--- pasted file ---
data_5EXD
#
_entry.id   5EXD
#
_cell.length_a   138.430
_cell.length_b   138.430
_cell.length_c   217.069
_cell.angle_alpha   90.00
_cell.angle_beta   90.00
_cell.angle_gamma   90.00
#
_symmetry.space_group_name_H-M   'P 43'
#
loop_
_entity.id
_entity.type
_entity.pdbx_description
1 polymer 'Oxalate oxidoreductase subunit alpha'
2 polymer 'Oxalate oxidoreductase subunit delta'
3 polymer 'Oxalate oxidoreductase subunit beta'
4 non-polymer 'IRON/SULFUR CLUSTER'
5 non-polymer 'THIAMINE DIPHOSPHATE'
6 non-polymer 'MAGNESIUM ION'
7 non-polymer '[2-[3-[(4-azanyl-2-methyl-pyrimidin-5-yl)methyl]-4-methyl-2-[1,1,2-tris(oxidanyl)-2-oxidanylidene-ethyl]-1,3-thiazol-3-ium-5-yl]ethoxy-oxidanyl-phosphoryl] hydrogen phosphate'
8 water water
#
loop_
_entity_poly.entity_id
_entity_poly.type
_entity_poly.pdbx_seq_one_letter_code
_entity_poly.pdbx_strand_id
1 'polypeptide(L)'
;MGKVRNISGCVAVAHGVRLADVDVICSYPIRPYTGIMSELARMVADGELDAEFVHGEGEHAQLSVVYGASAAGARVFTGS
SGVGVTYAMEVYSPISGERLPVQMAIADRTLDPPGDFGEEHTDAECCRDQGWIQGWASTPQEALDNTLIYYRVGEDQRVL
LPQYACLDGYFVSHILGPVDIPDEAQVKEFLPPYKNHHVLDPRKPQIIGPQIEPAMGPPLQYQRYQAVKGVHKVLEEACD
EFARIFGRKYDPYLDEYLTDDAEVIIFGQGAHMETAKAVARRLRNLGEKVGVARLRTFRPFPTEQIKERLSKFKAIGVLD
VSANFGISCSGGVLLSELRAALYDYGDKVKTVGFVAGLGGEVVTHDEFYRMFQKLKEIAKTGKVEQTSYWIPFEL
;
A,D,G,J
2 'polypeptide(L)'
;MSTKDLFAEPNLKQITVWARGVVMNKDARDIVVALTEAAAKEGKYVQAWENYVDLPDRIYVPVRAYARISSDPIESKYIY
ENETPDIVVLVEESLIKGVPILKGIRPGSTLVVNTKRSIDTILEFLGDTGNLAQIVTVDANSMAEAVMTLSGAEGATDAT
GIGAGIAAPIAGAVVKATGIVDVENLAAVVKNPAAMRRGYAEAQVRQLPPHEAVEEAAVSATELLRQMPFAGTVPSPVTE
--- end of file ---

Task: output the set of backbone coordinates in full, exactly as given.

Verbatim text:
data_5EXD
#
_entry.id   5EXD
#
_cell.length_a   138.430
_cell.length_b   138.430
_cell.length_c   217.069
_cell.angle_alpha   90.00
_cell.angle_beta   90.00
_cell.angle_gamma   90.00
#
_symmetry.space_group_name_H-M   'P 43'
#
loop_
_entity.id
_entity.type
_entity.pdbx_description
1 polymer 'Oxalate oxidoreductase subunit alpha'
2 polymer 'Oxalate oxidoreductase subunit delta'
3 polymer 'Oxalate oxidoreductase subunit beta'
4 non-polymer 'IRON/SULFUR CLUSTER'
5 non-polymer 'THIAMINE DIPHOSPHATE'
6 non-polymer 'MAGNESIUM ION'
7 non-polymer '[2-[3-[(4-azanyl-2-methyl-pyrimidin-5-yl)methyl]-4-methyl-2-[1,1,2-tris(oxidanyl)-2-oxidanylidene-ethyl]-1,3-thiazol-3-ium-5-yl]ethoxy-oxidanyl-phosphoryl] hydrogen phosphate'
8 water water
#
loop_
_entity_poly.entity_id
_entity_poly.type
_entity_poly.pdbx_seq_one_letter_code
_entity_poly.pdbx_strand_id
1 'polypeptide(L)'
;MGKVRNISGCVAVAHGVRLADVDVICSYPIRPYTGIMSELARMVADGELDAEFVHGEGEHAQLSVVYGASAAGARVFTGS
SGVGVTYAMEVYSPISGERLPVQMAIADRTLDPPGDFGEEHTDAECCRDQGWIQGWASTPQEALDNTLIYYRVGEDQRVL
LPQYACLDGYFVSHILGPVDIPDEAQVKEFLPPYKNHHVLDPRKPQIIGPQIEPAMGPPLQYQRYQAVKGVHKVLEEACD
EFARIFGRKYDPYLDEYLTDDAEVIIFGQGAHMETAKAVARRLRNLGEKVGVARLRTFRPFPTEQIKERLSKFKAIGVLD
VSANFGISCSGGVLLSELRAALYDYGDKVKTVGFVAGLGGEVVTHDEFYRMFQKLKEIAKTGKVEQTSYWIPFEL
;
A,D,G,J
2 'polypeptide(L)'
;MSTKDLFAEPNLKQITVWARGVVMNKDARDIVVALTEAAAKEGKYVQAWENYVDLPDRIYVPVRAYARISSDPIESKYIY
ENETPDIVVLVEESLIKGVPILKGIRPGSTLVVNTKRSIDTILEFLGDTGNLAQIVTVDANSMAEAVMTLSGAEGATDAT
GIGAGIAAPIAGAVVKATGIVDVENLAAVVKNPAAMRRGYAEAQVRQLPPHEAVEEAAVSATELLRQMPFAGTVPSPVTE